The world’s oldest emerald deposit occurs in the Gravelotte-Leydsdorp area of the Limpopo Province of South Africa. Emeralds have been mined from the main emerald working, the Cobra pit, since 1927, although emeralds were discovered in the area much earlier. The emerald mineralisation is closely linked with albitite pegmatites, with the emeralds confined almost entirely to metasomatic zones at the margins of strongly deformed pegmatoid bodies in biotite, talc and actinolite schists. While the surrounding Murchison greenstone belt has been extensively studied, very little geochemical information is available for the emeralds in the deposit. This paper documents the geochemical characteristics of 57 low-quality emeralds from the Leydsdorp area, Murchison Greenstone Belt. The emeralds range in size from 3 to 12 mm and were studied using both visual examination and electron microprobe analysis with 960 microprobe analyses on 54 specimens.
The emeralds in the present study are subhedral to euhedral with a well-formed prismatic habit, and range in colour from light green to a dark green or bluish green. A number of samples are characterised by colour zoning, typically comprising of a green to dark green transition from core to rim, while small colourless areas within crystals are also seen. Many of the emeralds examined are practically opaque owing to the presence of very abundant mineral (and fluid) inclusions. Numerous small cracks and veins are also present. A wide variety of inclusion species are encountered, comprising dominant biotite, apatite and quartz, as well as a host of other minerals including hematite, pyrite, pyrrhotite, zircon, molybdenite and galena.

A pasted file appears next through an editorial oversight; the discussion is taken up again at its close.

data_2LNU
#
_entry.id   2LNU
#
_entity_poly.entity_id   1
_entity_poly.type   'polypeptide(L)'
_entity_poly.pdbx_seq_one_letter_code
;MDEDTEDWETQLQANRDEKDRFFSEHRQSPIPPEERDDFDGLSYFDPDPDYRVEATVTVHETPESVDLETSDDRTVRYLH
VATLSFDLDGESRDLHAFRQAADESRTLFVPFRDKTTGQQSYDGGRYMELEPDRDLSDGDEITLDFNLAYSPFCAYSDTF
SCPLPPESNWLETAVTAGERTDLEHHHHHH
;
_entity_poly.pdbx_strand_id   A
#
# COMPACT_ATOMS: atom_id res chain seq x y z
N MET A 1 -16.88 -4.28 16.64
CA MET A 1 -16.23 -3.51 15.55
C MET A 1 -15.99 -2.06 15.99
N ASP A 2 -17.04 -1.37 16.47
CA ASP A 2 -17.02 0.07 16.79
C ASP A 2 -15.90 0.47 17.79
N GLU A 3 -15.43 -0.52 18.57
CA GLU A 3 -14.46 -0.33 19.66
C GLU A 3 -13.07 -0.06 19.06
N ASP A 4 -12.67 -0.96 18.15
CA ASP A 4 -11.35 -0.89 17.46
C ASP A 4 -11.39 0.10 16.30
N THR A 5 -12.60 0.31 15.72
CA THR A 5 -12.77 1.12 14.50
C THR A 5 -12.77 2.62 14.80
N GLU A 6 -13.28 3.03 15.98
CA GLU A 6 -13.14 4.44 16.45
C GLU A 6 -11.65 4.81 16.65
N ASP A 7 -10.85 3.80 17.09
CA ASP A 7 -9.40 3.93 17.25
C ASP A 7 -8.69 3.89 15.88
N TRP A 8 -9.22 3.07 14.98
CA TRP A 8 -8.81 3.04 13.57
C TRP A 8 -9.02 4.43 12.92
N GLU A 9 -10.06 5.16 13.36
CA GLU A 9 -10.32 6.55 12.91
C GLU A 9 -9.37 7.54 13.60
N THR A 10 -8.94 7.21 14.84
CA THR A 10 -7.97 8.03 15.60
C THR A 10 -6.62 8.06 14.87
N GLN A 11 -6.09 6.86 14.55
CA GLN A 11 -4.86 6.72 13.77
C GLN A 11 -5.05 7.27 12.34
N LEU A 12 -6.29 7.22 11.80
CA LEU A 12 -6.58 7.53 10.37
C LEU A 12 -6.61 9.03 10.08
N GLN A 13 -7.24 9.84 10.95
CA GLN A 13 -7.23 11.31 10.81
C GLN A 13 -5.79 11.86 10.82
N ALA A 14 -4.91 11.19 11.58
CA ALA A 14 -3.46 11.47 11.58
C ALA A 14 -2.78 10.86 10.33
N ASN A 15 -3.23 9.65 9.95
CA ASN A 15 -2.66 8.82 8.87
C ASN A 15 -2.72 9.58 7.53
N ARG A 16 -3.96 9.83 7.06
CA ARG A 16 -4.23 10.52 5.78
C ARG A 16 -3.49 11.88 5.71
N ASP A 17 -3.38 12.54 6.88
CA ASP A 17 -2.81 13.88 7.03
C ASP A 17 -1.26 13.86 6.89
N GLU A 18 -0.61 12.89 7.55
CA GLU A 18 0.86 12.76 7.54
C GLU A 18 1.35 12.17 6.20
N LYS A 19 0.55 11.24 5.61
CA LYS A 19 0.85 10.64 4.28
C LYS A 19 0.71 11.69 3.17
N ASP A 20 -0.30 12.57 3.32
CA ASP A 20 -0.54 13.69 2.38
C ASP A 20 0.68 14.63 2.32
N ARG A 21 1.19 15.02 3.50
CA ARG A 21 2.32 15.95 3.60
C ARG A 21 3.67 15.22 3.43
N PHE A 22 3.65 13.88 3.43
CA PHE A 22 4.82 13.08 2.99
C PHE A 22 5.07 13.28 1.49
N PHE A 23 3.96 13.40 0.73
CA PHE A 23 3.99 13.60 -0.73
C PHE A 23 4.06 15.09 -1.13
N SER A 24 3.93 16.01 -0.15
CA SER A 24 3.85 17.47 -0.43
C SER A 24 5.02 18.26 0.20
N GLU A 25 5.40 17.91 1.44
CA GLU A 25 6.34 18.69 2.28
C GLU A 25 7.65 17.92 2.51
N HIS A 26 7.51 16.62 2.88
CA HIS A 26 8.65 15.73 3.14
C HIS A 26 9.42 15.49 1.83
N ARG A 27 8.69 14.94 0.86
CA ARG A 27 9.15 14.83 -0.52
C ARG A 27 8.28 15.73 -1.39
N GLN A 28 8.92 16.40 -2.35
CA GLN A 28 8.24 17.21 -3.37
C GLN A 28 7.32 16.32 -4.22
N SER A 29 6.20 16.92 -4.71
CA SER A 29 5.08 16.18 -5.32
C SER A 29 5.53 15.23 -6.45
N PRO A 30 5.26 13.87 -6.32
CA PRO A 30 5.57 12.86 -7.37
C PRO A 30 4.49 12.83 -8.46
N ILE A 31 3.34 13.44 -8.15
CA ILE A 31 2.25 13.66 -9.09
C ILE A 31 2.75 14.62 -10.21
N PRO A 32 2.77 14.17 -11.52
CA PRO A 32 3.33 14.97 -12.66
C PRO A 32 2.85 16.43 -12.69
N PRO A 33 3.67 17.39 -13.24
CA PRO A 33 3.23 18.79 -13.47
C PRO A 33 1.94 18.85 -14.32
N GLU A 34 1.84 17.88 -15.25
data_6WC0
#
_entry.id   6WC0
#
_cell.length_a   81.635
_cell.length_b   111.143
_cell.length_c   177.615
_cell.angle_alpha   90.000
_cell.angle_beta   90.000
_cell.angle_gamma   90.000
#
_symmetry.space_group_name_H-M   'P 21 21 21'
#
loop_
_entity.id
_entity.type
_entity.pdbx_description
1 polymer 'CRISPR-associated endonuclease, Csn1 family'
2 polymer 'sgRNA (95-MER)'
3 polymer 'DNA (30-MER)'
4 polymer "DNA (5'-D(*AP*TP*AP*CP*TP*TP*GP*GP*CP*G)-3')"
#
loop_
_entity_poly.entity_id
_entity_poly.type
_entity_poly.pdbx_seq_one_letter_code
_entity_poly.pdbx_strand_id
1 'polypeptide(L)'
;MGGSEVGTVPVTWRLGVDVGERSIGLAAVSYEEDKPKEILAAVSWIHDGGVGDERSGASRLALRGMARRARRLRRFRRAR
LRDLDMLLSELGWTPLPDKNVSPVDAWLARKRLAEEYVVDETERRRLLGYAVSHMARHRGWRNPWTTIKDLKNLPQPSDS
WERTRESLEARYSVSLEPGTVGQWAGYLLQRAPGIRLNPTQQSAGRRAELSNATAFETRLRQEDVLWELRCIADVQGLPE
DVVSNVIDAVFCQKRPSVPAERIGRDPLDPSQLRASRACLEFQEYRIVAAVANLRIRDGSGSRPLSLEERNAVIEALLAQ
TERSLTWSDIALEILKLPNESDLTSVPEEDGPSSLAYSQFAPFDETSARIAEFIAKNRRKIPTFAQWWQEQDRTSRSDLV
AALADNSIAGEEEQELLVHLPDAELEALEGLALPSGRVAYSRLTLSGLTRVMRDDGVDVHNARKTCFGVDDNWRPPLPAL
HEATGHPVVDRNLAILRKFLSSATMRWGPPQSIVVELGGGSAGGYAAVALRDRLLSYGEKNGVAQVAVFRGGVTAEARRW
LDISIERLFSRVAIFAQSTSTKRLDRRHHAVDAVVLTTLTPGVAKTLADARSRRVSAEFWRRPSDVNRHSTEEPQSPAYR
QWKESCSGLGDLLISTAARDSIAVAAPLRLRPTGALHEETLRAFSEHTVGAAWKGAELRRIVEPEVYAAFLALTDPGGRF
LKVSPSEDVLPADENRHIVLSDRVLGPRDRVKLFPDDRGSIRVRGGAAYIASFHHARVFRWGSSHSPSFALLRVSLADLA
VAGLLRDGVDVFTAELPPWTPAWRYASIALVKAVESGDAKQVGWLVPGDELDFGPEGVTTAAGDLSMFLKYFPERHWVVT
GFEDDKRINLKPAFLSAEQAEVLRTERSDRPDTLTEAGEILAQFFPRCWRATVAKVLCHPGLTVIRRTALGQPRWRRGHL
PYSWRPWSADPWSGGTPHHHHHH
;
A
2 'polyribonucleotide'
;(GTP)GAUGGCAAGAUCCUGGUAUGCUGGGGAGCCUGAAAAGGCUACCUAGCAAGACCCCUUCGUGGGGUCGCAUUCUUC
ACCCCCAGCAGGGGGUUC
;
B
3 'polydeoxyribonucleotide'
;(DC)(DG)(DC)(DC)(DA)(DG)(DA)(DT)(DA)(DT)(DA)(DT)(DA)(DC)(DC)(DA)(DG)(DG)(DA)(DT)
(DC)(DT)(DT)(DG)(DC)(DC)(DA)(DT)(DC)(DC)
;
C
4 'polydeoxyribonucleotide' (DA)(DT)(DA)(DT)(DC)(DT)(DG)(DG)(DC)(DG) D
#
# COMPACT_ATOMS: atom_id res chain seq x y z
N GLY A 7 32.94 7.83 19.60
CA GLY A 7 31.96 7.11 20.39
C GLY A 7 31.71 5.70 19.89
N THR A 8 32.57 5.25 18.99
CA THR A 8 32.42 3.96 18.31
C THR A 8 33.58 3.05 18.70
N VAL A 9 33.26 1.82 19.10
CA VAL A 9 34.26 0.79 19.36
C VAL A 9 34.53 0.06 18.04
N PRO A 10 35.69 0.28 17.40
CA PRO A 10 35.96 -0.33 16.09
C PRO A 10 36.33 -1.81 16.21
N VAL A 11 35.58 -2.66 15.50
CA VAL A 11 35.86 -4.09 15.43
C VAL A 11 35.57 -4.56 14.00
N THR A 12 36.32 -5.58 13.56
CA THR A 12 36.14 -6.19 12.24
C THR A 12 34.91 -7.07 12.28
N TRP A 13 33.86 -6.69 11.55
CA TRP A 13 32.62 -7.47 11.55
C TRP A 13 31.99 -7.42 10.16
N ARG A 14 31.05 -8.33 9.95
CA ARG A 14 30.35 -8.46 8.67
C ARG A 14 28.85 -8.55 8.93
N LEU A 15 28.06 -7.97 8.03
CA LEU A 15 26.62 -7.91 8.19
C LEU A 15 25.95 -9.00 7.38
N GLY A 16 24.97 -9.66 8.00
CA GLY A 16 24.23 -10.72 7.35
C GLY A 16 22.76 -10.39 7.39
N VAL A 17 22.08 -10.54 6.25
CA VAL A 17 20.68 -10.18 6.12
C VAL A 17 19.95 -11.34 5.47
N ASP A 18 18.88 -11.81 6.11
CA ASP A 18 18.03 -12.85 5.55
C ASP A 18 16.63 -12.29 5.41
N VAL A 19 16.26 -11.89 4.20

SiO2 content varies between 64 and 67 wt%, Al2O3 range from 13 to 17 wt%, MgO concentrations vary between 0.08 and 3.46 wt% and Na2O contents range from 0.76 to 2.33 wt%. The Cr content of Leydsdorp emeralds range up to 1.07 wt% Cr2O3, with an average of 0.23 wt%. Samples are often heterogeneous with a maximum variation of 0.17 to 0.9 wt% Cr2O3 observed in one specimen. Darker green crystals and dark green patches in individual crystals have significantly higher Cr contents compared to light green crystals and crystal sections. An inverse relationship between Al and the amount of Cr, Mg, Na and Cs is seen, while substitution of Al by Fe is also evident.
The major and minor element chemistry of the emeralds are broadly similar to other emerald deposits world-wide. The major chromophore appears to be Cr as opposed to V. Na contents are somewhat higher than the world-wide average and this, along with the inclusion suite, could serve to distinguish these emeralds from other emerald deposits.